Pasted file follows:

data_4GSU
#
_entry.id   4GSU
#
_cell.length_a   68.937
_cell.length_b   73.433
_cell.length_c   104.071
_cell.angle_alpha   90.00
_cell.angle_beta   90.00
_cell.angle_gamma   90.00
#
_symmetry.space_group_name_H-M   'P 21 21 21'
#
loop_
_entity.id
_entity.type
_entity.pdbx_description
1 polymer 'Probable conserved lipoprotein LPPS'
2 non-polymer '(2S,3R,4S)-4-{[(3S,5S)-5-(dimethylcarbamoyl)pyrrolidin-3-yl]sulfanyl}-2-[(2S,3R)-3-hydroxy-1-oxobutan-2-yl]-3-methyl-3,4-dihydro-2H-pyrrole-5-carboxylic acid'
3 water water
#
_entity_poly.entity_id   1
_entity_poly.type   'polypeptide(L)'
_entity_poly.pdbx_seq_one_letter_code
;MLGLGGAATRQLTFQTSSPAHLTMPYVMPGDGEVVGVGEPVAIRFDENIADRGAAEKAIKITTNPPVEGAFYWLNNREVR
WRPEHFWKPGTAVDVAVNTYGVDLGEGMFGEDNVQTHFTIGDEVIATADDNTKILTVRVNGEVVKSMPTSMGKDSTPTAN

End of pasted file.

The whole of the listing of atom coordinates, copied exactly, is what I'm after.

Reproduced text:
data_4GSU
#
_entry.id   4GSU
#
_cell.length_a   68.937
_cell.length_b   73.433
_cell.length_c   104.071
_cell.angle_alpha   90.00
_cell.angle_beta   90.00
_cell.angle_gamma   90.00
#
_symmetry.space_group_name_H-M   'P 21 21 21'
#
loop_
_entity.id
_entity.type
_entity.pdbx_description
1 polymer 'Probable conserved lipoprotein LPPS'
2 non-polymer '(2S,3R,4S)-4-{[(3S,5S)-5-(dimethylcarbamoyl)pyrrolidin-3-yl]sulfanyl}-2-[(2S,3R)-3-hydroxy-1-oxobutan-2-yl]-3-methyl-3,4-dihydro-2H-pyrrole-5-carboxylic acid'
3 water water
#
_entity_poly.entity_id   1
_entity_poly.type   'polypeptide(L)'
_entity_poly.pdbx_seq_one_letter_code
;MLGLGGAATRQLTFQTSSPAHLTMPYVMPGDGEVVGVGEPVAIRFDENIADRGAAEKAIKITTNPPVEGAFYWLNNREVR
WRPEHFWKPGTAVDVAVNTYGVDLGEGMFGEDNVQTHFTIGDEVIATADDNTKILTVRVNGEVVKSMPTSMGKDSTPTAN